I felt something break within me, my body, my mind. I leaned forward, pushing through the crowd, and fell to the ground. I rose up to my knees, crying, face awash with tears, calling out to I knew not who, man or God, "Help me! Oh, help me!" and with the world suddenly dark I faded away.

I heard noises, faintly, like I had earplugs on. I opened my eyes, it was dark and I closed them.

Later the bright sunshine on my face woke me up. I could hear clearly. A nurse in uniform put her hand on my forehead and then a thermometer in my mouth. Taking it out a couple of minutes later she smiled and put her hand on my cheek.

A colonel walked in with a uniform on, a doctor from the insignia on his collar. "I'm Colonel Carnes, but I prefer either Doctor, or Phil."

I tried to talk, throat dry, my voice hoarse.

"Here, have some water. You were under sedation."

Drinking some, I tried again. "What happened?"

"Well, Mister Hanson, may I call you Crane?" At my nod he continued. "Well, Crane, your body just quit. You collapsed in front of Kress and the ambulance took you to St. Francis. It was touch and go. It looked like your liver was going to quit; you came close to dying. Your body did start responding and after you stabilized somewhat you were brought over here to the VA Hospital. All they had was your name, but the guy from the Salvation Army thought you were a vet and they checked with us.

"I'll talk to you more later, but we want to keep you here for a few weeks. Your body chemistry is all messed up so I want you in the hospital for at least a week until you gain a little weight. You have lost over thirty pounds from when you were here before.

"Then I want to move you to the physical therapy ward for about a month. I understand you don't have a place to live now and it will give us a chance to help find you something. Also, you don't have to, but we have a group of guys, like you that went through terrible experiences during the war. They meet once a week for lunch and just talk to each other. Their experiences are such that a person that hasn't experienced that can't really understand."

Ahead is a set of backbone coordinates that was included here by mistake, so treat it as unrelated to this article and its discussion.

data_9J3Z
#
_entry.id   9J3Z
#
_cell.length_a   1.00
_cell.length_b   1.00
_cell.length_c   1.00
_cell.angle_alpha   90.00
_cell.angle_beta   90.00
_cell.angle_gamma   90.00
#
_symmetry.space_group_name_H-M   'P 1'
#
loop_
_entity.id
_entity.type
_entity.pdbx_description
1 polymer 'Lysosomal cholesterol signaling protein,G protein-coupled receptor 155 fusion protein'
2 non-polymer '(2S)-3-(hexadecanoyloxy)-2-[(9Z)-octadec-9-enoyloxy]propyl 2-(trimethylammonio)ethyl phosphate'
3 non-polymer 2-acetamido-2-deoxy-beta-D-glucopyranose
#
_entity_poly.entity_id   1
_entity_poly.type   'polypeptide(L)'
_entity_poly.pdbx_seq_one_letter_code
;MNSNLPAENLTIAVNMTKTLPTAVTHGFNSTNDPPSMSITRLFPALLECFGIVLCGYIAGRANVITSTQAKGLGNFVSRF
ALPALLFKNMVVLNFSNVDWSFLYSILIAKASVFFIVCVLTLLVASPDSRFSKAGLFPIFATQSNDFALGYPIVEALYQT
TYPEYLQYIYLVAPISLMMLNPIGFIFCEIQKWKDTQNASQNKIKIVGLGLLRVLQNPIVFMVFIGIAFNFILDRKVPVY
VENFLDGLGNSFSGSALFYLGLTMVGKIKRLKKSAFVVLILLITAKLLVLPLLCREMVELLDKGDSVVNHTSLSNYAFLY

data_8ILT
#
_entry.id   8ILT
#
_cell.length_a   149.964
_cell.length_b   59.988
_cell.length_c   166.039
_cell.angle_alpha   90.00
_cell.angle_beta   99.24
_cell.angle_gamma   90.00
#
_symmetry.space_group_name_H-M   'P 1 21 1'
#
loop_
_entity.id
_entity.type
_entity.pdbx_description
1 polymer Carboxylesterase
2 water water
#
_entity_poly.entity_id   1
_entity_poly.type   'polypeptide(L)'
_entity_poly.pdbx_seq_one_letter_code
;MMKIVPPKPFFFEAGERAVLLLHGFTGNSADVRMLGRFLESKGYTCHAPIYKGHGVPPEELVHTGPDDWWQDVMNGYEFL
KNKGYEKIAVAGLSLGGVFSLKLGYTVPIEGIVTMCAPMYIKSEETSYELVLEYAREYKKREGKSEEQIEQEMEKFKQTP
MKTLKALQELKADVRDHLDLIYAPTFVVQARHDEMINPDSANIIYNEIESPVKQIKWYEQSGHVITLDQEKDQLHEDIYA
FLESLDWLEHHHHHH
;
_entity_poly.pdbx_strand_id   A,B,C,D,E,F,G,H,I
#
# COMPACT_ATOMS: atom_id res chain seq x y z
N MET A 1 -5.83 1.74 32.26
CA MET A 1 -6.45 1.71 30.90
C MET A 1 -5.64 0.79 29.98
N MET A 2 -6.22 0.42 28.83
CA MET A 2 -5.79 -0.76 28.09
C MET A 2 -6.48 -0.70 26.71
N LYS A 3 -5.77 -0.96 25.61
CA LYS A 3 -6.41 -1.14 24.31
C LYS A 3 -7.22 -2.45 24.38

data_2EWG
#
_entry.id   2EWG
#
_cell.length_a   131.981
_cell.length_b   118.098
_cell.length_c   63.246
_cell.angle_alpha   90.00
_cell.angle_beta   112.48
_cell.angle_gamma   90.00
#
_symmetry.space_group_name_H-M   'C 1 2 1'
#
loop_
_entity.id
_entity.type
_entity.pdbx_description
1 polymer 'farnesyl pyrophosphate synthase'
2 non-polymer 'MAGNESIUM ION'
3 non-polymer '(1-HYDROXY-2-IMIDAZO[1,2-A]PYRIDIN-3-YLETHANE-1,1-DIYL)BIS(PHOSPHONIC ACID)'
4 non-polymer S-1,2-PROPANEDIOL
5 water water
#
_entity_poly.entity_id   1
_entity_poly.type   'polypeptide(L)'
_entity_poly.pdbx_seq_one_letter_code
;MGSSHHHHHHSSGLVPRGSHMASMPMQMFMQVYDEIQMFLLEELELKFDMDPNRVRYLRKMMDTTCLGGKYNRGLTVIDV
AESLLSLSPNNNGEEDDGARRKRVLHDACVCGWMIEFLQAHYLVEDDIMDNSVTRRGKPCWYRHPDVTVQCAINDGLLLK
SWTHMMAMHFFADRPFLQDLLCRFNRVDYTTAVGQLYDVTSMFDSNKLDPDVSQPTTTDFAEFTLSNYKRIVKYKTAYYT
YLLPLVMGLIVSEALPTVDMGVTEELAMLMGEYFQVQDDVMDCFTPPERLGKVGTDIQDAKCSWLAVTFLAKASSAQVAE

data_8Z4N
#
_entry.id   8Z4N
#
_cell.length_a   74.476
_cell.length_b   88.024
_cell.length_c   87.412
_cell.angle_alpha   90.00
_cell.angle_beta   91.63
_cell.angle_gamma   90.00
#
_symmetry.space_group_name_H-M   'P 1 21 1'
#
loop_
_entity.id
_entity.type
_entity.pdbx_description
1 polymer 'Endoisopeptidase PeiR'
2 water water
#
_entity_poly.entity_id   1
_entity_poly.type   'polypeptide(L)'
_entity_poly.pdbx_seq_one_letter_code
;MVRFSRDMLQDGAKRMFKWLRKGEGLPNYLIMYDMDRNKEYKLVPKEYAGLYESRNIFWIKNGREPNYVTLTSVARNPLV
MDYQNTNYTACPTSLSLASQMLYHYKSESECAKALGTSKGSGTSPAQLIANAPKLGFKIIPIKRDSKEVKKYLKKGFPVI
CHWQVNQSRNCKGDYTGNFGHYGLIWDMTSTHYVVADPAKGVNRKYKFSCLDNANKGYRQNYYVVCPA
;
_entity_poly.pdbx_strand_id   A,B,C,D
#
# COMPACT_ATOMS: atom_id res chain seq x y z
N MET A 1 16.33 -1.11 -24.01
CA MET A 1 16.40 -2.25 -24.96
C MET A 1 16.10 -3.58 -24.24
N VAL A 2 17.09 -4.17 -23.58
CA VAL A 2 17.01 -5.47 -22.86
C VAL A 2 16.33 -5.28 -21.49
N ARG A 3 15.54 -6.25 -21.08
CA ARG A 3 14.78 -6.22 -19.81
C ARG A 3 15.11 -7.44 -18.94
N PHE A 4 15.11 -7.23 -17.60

"Okay, can I have visitors?"

"Let's give it another day and I'll see. Are you hungry?"

I had to think about it for a minute, but realized that I was. "Please, I am hungry. Anything is okay."

The doctor laughed, and said, "Well, not anything. Let's start with some Jell-O and maybe some soup a little later. After you eat the Jell-O you need to sleep some more."

Later the nurse brought me some chicken soup. Tasted like anyway, but I didn't want to question these little meaty things floating around – I might find out the answer! It was hot though and made me sleepy again.

It was night, time for more blood tests. The glass of water tasted great.

Sunshine again, a new day. The doctor stopped by to tell me he had okayed visitors. "What about my kids, Doc?"

"I'd rather wait for anything emotional until next week, okay? Later today we need to talk about what happened to you and what's next."

Bill came in, with his uniform on.

"Bill, it's good to see you. I'm not sure whom to thank for what but I'm sure you had a key part in it! Anyway, thanks!"

"That's okay, Crane. God put me in a position to help so I did. You are looking so much better now. I hate to say it, but you look like death warmed over, which is a huge improvement," the Major said with a chuckle. "Is there anything I can do for you?"

"Yeah, Bill. Several things. I'd like to talk to that guy that was talking when I collapsed. I need to talk to someone who has gone through hell like I have."

"That one is easy. That was Ike Johnson. He got that moniker 'cause his head looks like Eisenhower's does, pretty thin up there! He's a great guy. If he can help in any way, it'll make him happy."

"Okay, Ike it is. Could you get hold of my wife and tell her what's happened? She probably won't want to see me but I need to see the kids. I feel terrible about what I've done to my family. I wrote her address on a piece of paper on the nightstand. I don't know if she has a phone."

"Sure, Crane. The Corps Officer over there is a good friend of mine. We get together for dinner a couple times a year. I'll give him a call and have him stop by and see her."

"I've been meaning to ask, I've seen that term, "Corps" and why do you always wear a uniform, anyway?"

"I'll talk to you more about when you are feeling better but the Salvation Army is basically just a church with a strong service and missionary focus. The organization and the uniform come from the founding of our church. Each separate church is called a Corps, and I'm a Major in our little army," Bill said with a deprecatory laugh. "Was there anything else?"

"Yeah, could you get me some writing materials? I'd like to start writing some of my experiences. Somehow I feel if I can put down what I saw and lived through, my mind might deal with it better. Also I'm really lonely. The Doctor says I can have as many visitors as I want as long as they are not too emotional or stressful for me."